Copy, Translate, Repeat: Contemporary Art from the Colección Patricia Phelps de Cisneros at Hunter College Art Galleries
The Brazilian artists Jonathas de Andrade and Waltercio Caldas participate in a collective show at Hunter College Art Galleries with works from the Collection Patricia Phelps de Cisneros. In view until April 1, 2018.
The 205 Hudson Gallery–located in Tribeca–presents the exhibition “Copy, Translate, Repeat: Contemporary Art from the Colección Patricia Phelps de Cisneros” organized with twelve students from the Curatorial Certificate Program. With works of thirteen artists from different Latin American countries, the exhibition calls attention to questions of cultural formation and art production.
As the title indicates, by retaking existing documents, texts, or other artworks, these pieces explore forms of appropriation in art practices and how they serve as basis for new discussions. In “The Velázquez” (1994), Waltercio Caldas exposes his research on perception and spatial construction on a depopulated version of the famous painting “The Ladies in Waiting” (1656). The operations presented in the exhibition also expand the dialogue with other artistic formats and mediums since these appropriations not only happen within the visual arts, but also relate to other fields such as literature and architecture. In “The Club” (2010), Jonathas de Andrade combines his photographs of abandoned beach clubs to excerpts from “Antes que Anocheza,” a memoir of the Cuban writer Reinaldo Arenas that brings questions of homosexuality, sexual freedom and incarceration. By paring with the texts, the images acquire a narrative dimension and change in character doubled by a sense of public space and private affairs.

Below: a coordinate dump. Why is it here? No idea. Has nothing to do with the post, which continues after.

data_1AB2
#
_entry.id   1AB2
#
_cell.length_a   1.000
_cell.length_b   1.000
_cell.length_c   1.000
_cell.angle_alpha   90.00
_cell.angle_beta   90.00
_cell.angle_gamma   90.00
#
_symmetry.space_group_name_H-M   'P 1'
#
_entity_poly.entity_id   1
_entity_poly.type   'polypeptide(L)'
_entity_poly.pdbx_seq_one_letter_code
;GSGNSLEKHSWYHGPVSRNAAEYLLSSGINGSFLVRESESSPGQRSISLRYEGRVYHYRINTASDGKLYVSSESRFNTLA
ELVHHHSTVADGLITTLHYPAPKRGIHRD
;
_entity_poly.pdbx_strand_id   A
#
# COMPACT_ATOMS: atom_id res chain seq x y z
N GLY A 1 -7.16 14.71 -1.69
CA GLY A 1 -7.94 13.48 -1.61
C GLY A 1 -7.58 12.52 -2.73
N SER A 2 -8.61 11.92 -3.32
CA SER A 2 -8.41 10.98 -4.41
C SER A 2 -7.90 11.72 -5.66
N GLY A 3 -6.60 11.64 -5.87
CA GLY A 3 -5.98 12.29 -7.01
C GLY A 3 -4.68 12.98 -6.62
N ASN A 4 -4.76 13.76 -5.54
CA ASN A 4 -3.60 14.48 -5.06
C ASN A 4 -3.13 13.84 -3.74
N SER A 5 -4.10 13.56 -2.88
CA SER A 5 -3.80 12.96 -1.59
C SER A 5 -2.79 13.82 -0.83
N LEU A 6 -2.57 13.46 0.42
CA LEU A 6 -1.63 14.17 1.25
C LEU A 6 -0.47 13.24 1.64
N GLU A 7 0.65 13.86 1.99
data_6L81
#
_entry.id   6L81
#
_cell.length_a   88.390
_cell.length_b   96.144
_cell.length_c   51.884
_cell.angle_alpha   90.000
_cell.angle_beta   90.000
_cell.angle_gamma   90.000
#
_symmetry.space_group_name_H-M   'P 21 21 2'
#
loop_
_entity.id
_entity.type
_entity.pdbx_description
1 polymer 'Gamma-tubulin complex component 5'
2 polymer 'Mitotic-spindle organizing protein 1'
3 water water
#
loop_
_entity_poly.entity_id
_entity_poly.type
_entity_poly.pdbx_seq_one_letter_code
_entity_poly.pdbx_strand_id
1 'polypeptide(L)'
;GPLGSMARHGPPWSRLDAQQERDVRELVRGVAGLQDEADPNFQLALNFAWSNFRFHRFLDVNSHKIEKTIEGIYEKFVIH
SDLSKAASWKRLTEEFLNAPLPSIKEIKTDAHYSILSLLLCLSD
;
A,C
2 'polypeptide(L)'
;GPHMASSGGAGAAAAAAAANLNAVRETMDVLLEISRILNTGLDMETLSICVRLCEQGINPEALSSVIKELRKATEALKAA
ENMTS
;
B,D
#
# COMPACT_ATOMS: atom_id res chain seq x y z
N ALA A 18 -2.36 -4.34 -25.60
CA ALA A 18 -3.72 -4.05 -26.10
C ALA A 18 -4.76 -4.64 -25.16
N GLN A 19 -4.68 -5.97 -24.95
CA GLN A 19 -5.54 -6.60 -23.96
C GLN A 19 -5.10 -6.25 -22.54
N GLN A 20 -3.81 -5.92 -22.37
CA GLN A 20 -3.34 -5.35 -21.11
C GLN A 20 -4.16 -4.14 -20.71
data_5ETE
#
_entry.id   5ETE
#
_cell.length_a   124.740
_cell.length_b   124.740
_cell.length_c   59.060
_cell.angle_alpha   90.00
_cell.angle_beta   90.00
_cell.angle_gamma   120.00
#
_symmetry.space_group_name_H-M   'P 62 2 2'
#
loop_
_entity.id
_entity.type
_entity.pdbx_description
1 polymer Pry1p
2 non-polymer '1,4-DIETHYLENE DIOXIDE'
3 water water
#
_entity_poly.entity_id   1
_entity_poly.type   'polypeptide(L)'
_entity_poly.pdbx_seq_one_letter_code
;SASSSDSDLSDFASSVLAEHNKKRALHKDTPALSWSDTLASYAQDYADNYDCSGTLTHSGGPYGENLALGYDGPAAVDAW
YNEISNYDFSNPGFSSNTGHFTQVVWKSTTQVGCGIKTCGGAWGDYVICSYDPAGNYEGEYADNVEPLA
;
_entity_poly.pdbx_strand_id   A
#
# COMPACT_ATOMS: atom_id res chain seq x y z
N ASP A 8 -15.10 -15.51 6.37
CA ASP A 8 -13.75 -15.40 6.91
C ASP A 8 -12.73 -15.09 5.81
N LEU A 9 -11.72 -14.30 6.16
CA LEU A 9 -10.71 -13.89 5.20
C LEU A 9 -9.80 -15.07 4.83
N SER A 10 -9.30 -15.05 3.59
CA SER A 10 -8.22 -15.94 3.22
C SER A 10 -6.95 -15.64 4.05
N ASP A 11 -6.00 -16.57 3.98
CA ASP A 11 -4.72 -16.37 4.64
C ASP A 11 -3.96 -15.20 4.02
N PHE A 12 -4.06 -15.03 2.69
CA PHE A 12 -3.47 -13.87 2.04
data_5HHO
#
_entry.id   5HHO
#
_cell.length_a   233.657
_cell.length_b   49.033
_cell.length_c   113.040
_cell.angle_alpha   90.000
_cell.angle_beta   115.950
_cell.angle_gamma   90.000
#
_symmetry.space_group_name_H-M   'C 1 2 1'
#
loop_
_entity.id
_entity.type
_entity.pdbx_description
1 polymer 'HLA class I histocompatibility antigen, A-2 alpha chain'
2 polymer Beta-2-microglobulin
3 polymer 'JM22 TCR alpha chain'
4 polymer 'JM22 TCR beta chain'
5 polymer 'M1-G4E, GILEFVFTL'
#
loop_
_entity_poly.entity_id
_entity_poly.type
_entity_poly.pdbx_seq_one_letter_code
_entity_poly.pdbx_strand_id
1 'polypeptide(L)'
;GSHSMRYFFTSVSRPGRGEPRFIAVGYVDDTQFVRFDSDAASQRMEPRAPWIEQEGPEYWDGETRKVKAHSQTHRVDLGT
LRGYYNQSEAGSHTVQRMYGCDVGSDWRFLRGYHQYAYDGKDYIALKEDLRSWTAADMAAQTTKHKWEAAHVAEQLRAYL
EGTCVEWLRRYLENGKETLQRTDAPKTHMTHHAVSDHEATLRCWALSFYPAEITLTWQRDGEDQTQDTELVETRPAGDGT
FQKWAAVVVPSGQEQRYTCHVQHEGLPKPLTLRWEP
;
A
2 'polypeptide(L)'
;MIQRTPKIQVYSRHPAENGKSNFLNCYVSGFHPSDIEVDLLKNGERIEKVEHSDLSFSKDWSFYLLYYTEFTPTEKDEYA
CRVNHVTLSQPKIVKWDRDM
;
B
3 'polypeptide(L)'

Although it is through these operations–copying, translating and repeating–that the works are connected, and to my understanding also arranged in space, it is crucial to reflect on how these works address aspects of cultural formation and how this can be put in perspective to the collection, one focused on Latin American art. The works deal with a variety of questions, but it is interesting to notice that they commonly confront Latin American historical accounts and pursuits of its own cultural identity. For example, Christian Vinck’s “According to the General Archive of the Indies” (2012) addresses the archive as a form of knowledge control and historical edition indicating a certain dominance by those who own and organize historical documents, while Leandro Katz’s works from the series “The Catherwood Project” question spatial representation and historical conventions in XIX century drawings of Mayan ruins and how they served to represent these monuments internationally.
The show allows the establishment of interesting reflections on appropriation both in artistic and cultural terms. The latter deserves great attention since what is selected, copied and repeated affects in different ways the collective memory of various generations.
* For more information on the exhibition, visit www.205hudsongallery.org